My birthday started in a horrible, uncomfortable Central London hotel after a lousy night's sleep. The tiny, overpriced room was stupidly hot, the bed was lumpy, and the walls were so thin I could hear my neighbours' televisions as if they were in my own room. The guy next to me on one side was watching cable porn at 5am, and on the other side, they'd decided they needed to watch a war movie before breakfast. And for this luxury, I was paying well over £100. Not a great start to the day, but never mind. I was determined to have a good time.
The plan was that I would be speaking at a conference in the morning, then heading 150 miles home by train to have a birthday dinner with my family after being away for two weeks, and then we'd all go to the local carnival. Carnival's always a fun night out. Didn't quite work out that way.
I got to the conference in good time for my technical rehearsal at 8am, only to discover that they'd moved my slot to mid-afternoon, and there was no need for me to have stayed in the damn hotel anyway. Still, I figured I could do my bit, get a later train, and just about make it in time for dinner. Well, if they'd been on time, it might have worked. The entire conference was chaos, and they were running late right from the get-go. I don't even remember my panel, though I think it went well. When I got to Paddington station, I literally ran from the Tube for my train, and missed it by about 30 seconds. There was no way I was going to make it home for dinner now.
At least I'd make it to the carnival, though. Stay positive, Matt.
Since I had an hour to kill, I figured I might as well get something to eat. That's when I discovered there was a "problem" with my credit card, and they wouldn't accept it. Turned out the bank's automated systems had decided that the hotel bill was an "unexpected expense" and had blocked my card for my own protection. And since it was after 5pm, there were no humans available, and they couldn't deal with it until the next day. Thanks, Lloyds. So, no money. No food. The day gets better.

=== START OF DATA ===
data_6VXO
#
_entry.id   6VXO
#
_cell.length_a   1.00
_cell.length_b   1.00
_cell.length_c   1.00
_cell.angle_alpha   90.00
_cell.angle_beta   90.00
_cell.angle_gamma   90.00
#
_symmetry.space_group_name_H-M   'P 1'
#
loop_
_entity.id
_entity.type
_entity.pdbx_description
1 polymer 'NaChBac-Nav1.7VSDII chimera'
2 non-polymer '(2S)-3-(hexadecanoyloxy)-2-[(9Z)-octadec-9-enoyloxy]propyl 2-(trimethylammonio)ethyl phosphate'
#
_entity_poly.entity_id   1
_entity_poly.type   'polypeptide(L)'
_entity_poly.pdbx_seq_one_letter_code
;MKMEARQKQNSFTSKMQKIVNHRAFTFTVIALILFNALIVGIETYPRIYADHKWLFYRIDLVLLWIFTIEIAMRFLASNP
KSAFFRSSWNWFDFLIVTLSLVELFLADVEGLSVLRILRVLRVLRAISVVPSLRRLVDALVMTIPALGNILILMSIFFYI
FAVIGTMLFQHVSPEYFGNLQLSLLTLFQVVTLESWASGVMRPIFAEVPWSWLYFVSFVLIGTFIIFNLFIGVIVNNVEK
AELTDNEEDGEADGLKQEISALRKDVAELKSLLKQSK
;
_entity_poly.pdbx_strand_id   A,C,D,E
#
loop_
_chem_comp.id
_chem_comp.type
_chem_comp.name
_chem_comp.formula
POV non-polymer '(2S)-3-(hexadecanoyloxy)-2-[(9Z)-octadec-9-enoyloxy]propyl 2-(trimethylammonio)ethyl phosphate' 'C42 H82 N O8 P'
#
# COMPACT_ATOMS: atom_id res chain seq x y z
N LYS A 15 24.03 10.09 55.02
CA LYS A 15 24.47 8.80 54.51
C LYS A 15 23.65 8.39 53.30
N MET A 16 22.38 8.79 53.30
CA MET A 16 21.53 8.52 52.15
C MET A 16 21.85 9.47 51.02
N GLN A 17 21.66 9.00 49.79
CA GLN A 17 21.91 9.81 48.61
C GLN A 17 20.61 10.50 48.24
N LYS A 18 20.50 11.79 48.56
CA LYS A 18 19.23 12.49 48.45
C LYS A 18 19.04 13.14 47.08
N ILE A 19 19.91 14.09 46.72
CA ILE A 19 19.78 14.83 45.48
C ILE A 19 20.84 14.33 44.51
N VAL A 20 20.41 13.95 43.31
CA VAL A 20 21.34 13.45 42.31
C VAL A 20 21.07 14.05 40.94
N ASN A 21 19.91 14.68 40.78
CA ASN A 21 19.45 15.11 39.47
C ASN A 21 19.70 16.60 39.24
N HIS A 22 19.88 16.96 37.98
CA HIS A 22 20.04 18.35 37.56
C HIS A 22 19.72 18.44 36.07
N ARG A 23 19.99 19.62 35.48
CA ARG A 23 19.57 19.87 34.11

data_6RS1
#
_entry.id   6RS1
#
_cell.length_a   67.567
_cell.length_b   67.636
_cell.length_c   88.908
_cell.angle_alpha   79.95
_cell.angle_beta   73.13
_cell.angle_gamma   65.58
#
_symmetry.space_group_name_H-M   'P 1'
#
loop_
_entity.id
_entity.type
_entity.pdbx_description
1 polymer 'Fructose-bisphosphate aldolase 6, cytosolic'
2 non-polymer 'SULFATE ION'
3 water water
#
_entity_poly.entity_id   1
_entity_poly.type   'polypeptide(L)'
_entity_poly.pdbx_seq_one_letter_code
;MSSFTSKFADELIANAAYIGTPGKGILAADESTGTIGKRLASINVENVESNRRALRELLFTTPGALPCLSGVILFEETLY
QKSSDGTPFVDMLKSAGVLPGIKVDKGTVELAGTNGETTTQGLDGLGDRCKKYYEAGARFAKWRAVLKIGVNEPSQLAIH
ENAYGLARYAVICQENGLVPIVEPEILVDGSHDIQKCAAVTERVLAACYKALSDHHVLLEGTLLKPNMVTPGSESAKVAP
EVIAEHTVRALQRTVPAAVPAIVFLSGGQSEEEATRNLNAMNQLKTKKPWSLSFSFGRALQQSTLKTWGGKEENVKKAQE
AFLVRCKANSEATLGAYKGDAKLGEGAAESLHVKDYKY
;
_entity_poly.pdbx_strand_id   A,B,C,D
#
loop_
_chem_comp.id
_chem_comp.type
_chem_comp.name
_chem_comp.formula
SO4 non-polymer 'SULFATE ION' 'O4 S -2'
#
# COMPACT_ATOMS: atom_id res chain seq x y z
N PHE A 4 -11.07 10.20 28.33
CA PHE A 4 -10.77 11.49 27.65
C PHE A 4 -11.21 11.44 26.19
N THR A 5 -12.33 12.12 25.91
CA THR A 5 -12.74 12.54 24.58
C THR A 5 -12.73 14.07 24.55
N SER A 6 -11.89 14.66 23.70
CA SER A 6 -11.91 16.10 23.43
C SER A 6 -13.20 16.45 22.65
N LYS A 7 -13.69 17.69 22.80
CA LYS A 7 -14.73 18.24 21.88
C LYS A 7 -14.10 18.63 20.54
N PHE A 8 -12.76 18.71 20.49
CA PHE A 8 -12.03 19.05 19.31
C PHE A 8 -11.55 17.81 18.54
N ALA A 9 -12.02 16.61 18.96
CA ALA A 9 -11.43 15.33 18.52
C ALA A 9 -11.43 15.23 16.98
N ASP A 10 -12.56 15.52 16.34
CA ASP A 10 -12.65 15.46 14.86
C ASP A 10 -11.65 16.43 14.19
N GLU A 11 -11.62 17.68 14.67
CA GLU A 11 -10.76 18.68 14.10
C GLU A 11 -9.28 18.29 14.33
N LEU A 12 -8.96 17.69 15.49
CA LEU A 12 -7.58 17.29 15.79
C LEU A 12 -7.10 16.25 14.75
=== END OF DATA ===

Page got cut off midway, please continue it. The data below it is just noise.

Finally, I got on a crowded train at 6.30. I should have been home three hours earlier. Twenty minutes into the journey, the heating broke down. This was November in England, remember, and nights are cold. That was okay when the train was full, but once it started to empty out, it began to get really chilly.
Never mind, I could endure it. Just a short while longer, and I could enjoy my long-awaited evening with my family.
And then, ten miles from home, the train broke down. No power. We sat in the cold, dark carriage, with no idea what was going on, until a repair train came and towed us back to the previous station. We got onto a replacement train, and I finally reached my station at about 10pm.
Even though this is starting to sound like a rejected script for a John Candy movie, the day wasn't finished with me yet. You see, when the carnival's in town, our tiny little town would get thousands of visitors. Everywhere you can possibly squeeze a vehicle is taken. Half the roads into and around town are blocked off, and the rest are full of traffic. My usual ten-minute drive home turned into well over half an hour, and I ended up having to park nearly a mile from my house. Of course, I wasn't dressed for a cold English night, and I recall the walk as an endless, freezing trek, losing the feeling in my fingers and face.
I eventually arrived back, tired, cold, hungry and dispirited, to a cold, dark, empty house, and a note that said, "Sorry, didn't get you any cards or presents, and there's no food in the house because we didn't get round to shopping. You'll have to go out and get yourself something."
And that, as they say, was that. My worst birthday ever.
* * *
This year, I spent most of my birthday lying on the sofa, suffering from a stomach bug. It wasn't a great day, but it's far from the worst birthday I've ever had. I had loads of Facebook & Skype wishes, I talked to friends and relatives from round the world, and I was surrounded by a family who love me. That's what matters.